The defense contractor, which posted sales of $51.05 billion last year, should generate high-single-digit revenue growth over the next three years, according to Hare. Bolstering Lockheed Martin's (LMT) sales is the increased spending on defense to "rebuild and modernize the military" laid out in President Trump's 2019 fiscal year budget. Lockheed's business will get a lift, Hare says, as its F-35 fighter jet program ramps up and its missile sales remain healthy.
The Pick: Western Digital
The Pro: Barry James, manager, James Balanced Golden Rainbow Fund, Alpha, Ohio.
The digital world is awash in data. And Western Digital (WDC) is an American computer data storage provider with an array of products that allow customers ranging from gadget lovers to data-intensive businesses to store all that information, whether its in hard drives or the cloud. In the fiscal year ending June 2017, its sales jumped 47% to $19.1 billion according to FactSet. "The innovation in technology continues to create exponential storage growth needs," James says.
The Pick: Cognizant Technology Solutions
The Pro: Robert Stimpson, portfolio manager, Oak Associates, Akron Ohio.
Cognizant, which helps companies save money through efficient and cost-effective information technology, is a perfect stock to own late in a bull run, when the economy could eventually slow and companies become more cost conscious. The IT company has a diverse group of customers, from tech firms to financial companies. That sets them up to "do well in most market environments," Stimpson says.
The Pick: AptivV
The Pro: Adam Abelson, chief investment officer, Stralem & Co., New York.
Aptiv is a Gillingham, England-based auto supplier that specializes in the fast-growing electric-car segment. In short, it's a bet on transportation's future. "It is a play on the powerful long-term trend of electrification and autonomous (driving) that will continue regardless of any short-term economic or market downturn," Abelson says.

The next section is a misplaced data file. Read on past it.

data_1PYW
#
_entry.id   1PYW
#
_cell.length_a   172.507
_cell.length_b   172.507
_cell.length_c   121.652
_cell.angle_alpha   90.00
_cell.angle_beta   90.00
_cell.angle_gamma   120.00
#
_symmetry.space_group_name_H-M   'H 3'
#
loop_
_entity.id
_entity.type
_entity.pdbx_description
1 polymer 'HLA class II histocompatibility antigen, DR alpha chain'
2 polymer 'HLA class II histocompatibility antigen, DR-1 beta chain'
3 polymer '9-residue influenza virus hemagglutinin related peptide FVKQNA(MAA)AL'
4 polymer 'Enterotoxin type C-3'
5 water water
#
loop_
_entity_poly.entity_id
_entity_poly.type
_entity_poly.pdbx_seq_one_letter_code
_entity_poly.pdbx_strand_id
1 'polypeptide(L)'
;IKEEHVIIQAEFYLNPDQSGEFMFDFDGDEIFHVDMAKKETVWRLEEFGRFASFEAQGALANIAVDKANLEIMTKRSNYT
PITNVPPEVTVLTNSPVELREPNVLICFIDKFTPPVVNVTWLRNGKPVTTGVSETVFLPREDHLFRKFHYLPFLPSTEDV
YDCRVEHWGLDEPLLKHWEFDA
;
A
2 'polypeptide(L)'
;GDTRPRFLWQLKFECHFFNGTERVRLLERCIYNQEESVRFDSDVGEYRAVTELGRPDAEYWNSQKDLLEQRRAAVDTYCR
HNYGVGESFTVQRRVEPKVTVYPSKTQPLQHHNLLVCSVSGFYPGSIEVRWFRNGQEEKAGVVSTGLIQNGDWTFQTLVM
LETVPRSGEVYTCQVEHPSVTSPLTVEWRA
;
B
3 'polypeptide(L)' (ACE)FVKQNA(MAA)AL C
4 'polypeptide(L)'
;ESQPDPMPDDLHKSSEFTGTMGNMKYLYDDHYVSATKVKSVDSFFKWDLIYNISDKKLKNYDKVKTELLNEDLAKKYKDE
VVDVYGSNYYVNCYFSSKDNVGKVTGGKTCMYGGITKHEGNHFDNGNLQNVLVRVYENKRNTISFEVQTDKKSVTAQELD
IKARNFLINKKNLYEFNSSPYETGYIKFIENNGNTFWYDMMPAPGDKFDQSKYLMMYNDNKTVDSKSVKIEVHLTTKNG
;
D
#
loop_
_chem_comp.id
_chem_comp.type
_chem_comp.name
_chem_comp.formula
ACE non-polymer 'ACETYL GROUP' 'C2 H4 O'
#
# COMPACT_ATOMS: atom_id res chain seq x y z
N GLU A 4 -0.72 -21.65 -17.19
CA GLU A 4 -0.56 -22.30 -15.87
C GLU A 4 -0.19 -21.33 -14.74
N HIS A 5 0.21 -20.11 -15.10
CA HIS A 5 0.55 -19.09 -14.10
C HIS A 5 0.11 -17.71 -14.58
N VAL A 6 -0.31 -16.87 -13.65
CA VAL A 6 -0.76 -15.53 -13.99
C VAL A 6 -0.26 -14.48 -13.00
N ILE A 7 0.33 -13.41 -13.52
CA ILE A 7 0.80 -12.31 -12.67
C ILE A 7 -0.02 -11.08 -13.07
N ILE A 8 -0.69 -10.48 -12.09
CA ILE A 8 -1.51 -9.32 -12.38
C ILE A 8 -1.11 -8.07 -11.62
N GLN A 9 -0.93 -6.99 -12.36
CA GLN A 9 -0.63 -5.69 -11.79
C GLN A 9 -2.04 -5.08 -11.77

The Pick: Westrock
The Pro: Bob Doll, chief equity strategist, Nuveen Asset Management, New York.
The paper and packaging solutions company isn't a sexy stock. But with demand high thanks to the solid economy and strong pricing power, WestRock (WRK) is well-positioned to "expand profit margins, grow sales and cash flow," Doll says. The stock is selling at a price-to-earnings ratio below 10, compared with the broad stock market's P-E of more than 17 times earnings, according to Thomson Reuters. "It's trading at very attractive valuation levels," Doll adds.
The Pick: Donaldson Co.
The Pro: Michael Farr, president, Farr, Miller & Washington, Washington, D.C.
Donaldson Co. (DCI), the global maker of filtration systems and products that go into heavy-duty engine and industrial applications, is another stock lacking the buzz of more popular names. But the company has "dominant market share" in many of the areas where it does business, and it has "attractive" long-term growth potential, Farr says. The company also has broad global reach, with nearly two-thirds of its profits coming from outside the U.S., which will allow it to benefit from the ongoing global economic upturn.